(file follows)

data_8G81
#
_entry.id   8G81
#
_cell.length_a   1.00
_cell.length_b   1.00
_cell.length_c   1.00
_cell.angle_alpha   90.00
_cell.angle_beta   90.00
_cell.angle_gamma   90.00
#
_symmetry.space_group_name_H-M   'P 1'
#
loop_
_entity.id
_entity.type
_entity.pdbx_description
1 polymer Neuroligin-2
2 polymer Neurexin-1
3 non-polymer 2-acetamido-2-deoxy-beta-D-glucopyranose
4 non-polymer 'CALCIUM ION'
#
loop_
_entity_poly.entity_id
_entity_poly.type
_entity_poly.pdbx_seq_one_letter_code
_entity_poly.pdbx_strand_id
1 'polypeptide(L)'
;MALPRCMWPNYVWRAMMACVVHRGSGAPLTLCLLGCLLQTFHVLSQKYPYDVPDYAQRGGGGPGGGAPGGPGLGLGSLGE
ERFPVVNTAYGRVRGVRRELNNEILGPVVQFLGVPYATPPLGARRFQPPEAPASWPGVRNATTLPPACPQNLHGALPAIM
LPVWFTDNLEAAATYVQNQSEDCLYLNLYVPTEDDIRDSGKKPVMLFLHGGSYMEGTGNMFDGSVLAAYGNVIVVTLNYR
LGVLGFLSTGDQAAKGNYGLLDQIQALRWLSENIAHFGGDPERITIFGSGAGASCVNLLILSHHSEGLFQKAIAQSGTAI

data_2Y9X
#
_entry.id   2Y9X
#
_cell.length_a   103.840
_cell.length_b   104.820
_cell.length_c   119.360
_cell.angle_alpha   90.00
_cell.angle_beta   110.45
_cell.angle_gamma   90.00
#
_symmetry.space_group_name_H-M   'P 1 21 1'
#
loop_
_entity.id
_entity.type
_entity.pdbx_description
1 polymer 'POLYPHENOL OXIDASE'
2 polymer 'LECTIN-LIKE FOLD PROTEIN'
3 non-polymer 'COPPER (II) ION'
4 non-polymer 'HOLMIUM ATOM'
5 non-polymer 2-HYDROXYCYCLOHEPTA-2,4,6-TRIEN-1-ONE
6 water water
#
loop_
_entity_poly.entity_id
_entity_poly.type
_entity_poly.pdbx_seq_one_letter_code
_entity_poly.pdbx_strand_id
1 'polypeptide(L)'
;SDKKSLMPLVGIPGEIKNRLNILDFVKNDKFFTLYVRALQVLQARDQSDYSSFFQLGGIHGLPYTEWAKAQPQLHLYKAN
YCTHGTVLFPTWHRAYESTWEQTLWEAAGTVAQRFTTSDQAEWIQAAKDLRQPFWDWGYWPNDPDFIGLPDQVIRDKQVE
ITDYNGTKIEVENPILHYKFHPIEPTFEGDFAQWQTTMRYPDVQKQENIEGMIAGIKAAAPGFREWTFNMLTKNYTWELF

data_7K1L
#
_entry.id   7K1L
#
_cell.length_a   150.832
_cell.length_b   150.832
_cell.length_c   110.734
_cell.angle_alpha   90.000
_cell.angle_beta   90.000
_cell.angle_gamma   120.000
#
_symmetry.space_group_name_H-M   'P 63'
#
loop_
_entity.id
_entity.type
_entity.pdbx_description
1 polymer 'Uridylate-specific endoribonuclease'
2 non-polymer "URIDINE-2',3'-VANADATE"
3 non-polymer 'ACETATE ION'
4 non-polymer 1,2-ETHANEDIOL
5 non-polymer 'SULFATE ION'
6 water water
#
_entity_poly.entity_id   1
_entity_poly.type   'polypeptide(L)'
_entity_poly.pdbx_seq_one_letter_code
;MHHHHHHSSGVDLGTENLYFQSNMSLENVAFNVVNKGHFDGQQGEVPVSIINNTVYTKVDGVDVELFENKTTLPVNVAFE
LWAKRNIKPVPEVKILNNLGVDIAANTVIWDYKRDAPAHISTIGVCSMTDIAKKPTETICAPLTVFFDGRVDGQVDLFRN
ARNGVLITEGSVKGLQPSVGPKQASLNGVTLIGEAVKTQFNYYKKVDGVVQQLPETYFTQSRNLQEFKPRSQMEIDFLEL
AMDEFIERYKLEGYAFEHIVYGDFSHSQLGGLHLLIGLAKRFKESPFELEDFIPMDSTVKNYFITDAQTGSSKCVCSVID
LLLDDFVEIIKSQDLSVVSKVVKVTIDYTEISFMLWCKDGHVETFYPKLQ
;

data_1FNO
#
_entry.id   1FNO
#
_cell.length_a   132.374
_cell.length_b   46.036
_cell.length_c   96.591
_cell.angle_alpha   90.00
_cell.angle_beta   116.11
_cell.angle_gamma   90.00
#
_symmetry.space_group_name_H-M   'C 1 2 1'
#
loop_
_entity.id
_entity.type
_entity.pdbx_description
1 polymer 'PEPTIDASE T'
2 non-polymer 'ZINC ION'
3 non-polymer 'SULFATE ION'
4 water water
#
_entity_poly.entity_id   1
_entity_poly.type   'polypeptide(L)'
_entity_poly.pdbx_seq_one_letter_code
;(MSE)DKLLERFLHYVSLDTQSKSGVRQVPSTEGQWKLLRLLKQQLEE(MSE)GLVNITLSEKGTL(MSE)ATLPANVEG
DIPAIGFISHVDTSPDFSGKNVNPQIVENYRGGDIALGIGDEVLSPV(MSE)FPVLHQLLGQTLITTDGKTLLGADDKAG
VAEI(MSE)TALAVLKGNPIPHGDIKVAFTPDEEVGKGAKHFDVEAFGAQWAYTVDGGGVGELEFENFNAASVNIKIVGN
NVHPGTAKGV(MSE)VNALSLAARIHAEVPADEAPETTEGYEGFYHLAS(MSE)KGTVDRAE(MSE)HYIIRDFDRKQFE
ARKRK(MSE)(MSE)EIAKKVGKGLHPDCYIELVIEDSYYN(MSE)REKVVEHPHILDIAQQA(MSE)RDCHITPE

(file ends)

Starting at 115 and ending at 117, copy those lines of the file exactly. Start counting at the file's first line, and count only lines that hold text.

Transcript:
_entity.pdbx_description
1 polymer 'PEPTIDASE T'
2 non-polymer 'ZINC ION'